What is it? Henry Joseph Church (Eddie Murphy) is hired to cook for a single mother and her young daughter, but what should have been a temporary arrangement eventually stretches out across the years. The girl grows into a young woman (Brit Robertson) whose life could also use a helping hand.
Why see it? Reportedly inspired by a true story, this is an overly generic play for viewer sympathies. The story takes obvious directions and never exceeds its simple setup, but the three main performances are solid and sincere. Murphy in particular stands out for a soft and warm turn that reminds us of his acting chops frequently hidden by time and comedy.
[Blu-ray/DVD extras: Featurettes]
What is it? Vee (Emma Roberts) isn’t the most exciting high-schooler, but one night she grows tired of existing in the shadow of her cooler friend and signs up for an online sensation called Nerve. The game is essentially Truth or Dare minus the truth, and soon she finds herself on a wild adventure through the city earning cash, racking up views, and approaching a date with murder.
Why see it? This is a ridiculous and harmless little thriller that feels at times like a YA take on David Fincher’s The Game, but it does so with an absence of suspense or emotional weight. Very little of it feels believable, and the morality lesson at its core rings wholly false. Still, there are some easy moments of casual fun here thanks to Roberts and Dave Franco.
[Blu-ray/DVD extras: Featurettes, outtakes]
What is it? Hong Kong Detective Bennie Chan (Jackie Chan) has been trying to bust the man responsible for his partner’s death for several years, and his latest lead takes him to rural China and beyond. An American (Johnny Knoxville) has evidence that might just help Chan’s case, but bringing him back to Hong Kong may just be the most difficult task of his career.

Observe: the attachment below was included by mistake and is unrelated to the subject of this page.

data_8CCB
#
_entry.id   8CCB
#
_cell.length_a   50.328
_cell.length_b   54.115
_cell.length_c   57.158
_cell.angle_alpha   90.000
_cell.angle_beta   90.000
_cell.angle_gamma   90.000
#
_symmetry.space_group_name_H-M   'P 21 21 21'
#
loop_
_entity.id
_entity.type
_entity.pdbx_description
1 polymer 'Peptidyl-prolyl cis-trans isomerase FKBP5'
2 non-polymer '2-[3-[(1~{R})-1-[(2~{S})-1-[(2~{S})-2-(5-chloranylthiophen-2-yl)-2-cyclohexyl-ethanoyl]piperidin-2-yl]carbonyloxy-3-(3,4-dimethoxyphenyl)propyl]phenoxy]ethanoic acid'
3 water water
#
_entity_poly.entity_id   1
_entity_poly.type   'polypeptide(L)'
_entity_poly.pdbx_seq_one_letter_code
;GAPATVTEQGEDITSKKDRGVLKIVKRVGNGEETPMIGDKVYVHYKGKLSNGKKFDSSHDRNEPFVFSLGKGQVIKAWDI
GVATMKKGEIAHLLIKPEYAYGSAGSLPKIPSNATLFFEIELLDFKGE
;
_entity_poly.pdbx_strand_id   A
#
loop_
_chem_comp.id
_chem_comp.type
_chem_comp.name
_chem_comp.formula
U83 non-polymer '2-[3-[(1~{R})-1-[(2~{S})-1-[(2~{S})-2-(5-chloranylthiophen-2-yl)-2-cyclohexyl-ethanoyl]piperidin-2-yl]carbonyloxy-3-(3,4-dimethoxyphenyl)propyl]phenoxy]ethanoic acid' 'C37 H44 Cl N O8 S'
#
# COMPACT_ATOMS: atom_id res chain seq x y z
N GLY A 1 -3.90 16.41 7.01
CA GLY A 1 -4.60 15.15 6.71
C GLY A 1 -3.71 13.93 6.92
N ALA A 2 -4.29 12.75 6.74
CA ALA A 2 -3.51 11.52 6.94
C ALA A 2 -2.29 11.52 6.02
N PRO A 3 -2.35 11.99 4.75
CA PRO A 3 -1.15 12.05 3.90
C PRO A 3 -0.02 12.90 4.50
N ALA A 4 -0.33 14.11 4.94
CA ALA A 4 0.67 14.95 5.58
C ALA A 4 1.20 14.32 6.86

Why see it? I’m a firm believer that every Chan film is worth at least a watch, but his latest offers something of a challenge to that attitude. There’s a ridiculous amount of green-screen used here which serves to neuter a large degree of the action, and the laughs are of the forced variety. The film wants to be another Rush Hour or Shanghai Noon, but the dynamic between Chan and Knoxville pales beside his previous co-stars. The scenery is gorgeous though.
[Blu-ray/DVD extras: Featurette, commentary]
Talladega Nights: The Ballad of Ricky Bobby ‐ Big Hairy American Winning Edition
What is it? Ricky Bobby (Will Ferrell) is the best NASCAR racer alive, but his reign at the top comes under fire by a French driver (Sacha Baron Cohen) intent on shaking up the sport. Belittled and defeated, Ricky retreats as a failure until he once again finds the inspiration to be a winner.
Why see it? Adam McKay’s 2006 comedy hit gets a reissue complete with several new special features, so if you don’t already own a copy of the film and consider yourself a fan this is the edition to buy. It was one of the more successful Ferrell/McKay pairings but follows the very similar pattern of Anchorman and Semi-Pro, so you already know if the comedy is for you.
[Blu-ray/DVD extras: Deleted scenes, featurettes, interviews, commentaries]
Also Out This Week:
The Executioner [Criterion Collection], The Tree of Wooden Clogs [Criterion]
Related Topics: Home Video